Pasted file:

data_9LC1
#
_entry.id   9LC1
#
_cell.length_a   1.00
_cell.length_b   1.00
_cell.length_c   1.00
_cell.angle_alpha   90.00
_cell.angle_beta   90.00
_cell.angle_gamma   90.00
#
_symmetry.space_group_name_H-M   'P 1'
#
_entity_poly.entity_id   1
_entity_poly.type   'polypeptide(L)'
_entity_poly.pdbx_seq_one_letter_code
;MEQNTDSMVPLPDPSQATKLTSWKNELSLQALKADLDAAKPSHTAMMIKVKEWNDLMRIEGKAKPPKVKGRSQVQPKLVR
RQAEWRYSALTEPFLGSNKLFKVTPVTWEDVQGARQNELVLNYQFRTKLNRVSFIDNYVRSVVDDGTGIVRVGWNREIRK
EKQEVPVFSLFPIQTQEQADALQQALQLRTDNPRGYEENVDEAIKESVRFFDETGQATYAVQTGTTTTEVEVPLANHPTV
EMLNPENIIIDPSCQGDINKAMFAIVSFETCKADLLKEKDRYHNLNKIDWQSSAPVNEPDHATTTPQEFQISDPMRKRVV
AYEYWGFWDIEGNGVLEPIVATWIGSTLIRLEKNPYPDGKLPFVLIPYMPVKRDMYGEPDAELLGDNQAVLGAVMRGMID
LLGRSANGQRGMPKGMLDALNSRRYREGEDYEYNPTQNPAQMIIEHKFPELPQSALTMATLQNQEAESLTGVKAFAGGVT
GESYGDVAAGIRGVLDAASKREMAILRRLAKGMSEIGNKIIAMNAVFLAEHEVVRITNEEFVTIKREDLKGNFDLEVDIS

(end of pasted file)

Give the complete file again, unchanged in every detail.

data_9LC1
#
_entry.id   9LC1
#
_cell.length_a   1.00
_cell.length_b   1.00
_cell.length_c   1.00
_cell.angle_alpha   90.00
_cell.angle_beta   90.00
_cell.angle_gamma   90.00
#
_symmetry.space_group_name_H-M   'P 1'
#
_entity_poly.entity_id   1
_entity_poly.type   'polypeptide(L)'
_entity_poly.pdbx_seq_one_letter_code
;MEQNTDSMVPLPDPSQATKLTSWKNELSLQALKADLDAAKPSHTAMMIKVKEWNDLMRIEGKAKPPKVKGRSQVQPKLVR
RQAEWRYSALTEPFLGSNKLFKVTPVTWEDVQGARQNELVLNYQFRTKLNRVSFIDNYVRSVVDDGTGIVRVGWNREIRK
EKQEVPVFSLFPIQTQEQADALQQALQLRTDNPRGYEENVDEAIKESVRFFDETGQATYAVQTGTTTTEVEVPLANHPTV
EMLNPENIIIDPSCQGDINKAMFAIVSFETCKADLLKEKDRYHNLNKIDWQSSAPVNEPDHATTTPQEFQISDPMRKRVV
AYEYWGFWDIEGNGVLEPIVATWIGSTLIRLEKNPYPDGKLPFVLIPYMPVKRDMYGEPDAELLGDNQAVLGAVMRGMID
LLGRSANGQRGMPKGMLDALNSRRYREGEDYEYNPTQNPAQMIIEHKFPELPQSALTMATLQNQEAESLTGVKAFAGGVT
GESYGDVAAGIRGVLDAASKREMAILRRLAKGMSEIGNKIIAMNAVFLAEHEVVRITNEEFVTIKREDLKGNFDLEVDIS